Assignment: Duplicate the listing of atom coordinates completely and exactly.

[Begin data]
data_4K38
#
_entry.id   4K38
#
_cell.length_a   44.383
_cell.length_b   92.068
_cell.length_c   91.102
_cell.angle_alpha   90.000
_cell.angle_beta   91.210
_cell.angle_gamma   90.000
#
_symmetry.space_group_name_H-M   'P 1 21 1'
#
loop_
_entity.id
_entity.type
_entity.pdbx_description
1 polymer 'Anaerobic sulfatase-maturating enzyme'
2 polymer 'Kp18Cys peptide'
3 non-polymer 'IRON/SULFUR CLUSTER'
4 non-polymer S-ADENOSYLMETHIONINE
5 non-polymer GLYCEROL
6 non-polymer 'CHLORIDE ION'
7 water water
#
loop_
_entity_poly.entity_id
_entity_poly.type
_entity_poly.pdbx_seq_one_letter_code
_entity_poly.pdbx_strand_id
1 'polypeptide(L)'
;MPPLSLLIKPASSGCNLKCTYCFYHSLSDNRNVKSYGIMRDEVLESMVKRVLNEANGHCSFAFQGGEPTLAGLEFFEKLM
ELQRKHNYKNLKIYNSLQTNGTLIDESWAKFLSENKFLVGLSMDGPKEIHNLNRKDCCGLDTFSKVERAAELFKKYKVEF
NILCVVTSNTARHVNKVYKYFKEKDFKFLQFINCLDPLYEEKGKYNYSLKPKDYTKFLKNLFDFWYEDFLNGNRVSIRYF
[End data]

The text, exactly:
data_4K38
#
_entry.id   4K38
#
_cell.length_a   44.383
_cell.length_b   92.068
_cell.length_c   91.102
_cell.angle_alpha   90.000
_cell.angle_beta   91.210
_cell.angle_gamma   90.000
#
_symmetry.space_group_name_H-M   'P 1 21 1'
#
loop_
_entity.id
_entity.type
_entity.pdbx_description
1 polymer 'Anaerobic sulfatase-maturating enzyme'
2 polymer 'Kp18Cys peptide'
3 non-polymer 'IRON/SULFUR CLUSTER'
4 non-polymer S-ADENOSYLMETHIONINE
5 non-polymer GLYCEROL
6 non-polymer 'CHLORIDE ION'
7 water water
#
loop_
_entity_poly.entity_id
_entity_poly.type
_entity_poly.pdbx_seq_one_letter_code
_entity_poly.pdbx_strand_id
1 'polypeptide(L)'
;MPPLSLLIKPASSGCNLKCTYCFYHSLSDNRNVKSYGIMRDEVLESMVKRVLNEANGHCSFAFQGGEPTLAGLEFFEKLM
ELQRKHNYKNLKIYNSLQTNGTLIDESWAKFLSENKFLVGLSMDGPKEIHNLNRKDCCGLDTFSKVERAAELFKKYKVEF
NILCVVTSNTARHVNKVYKYFKEKDFKFLQFINCLDPLYEEKGKYNYSLKPKDYTKFLKNLFDFWYEDFLNGNRVSIRYF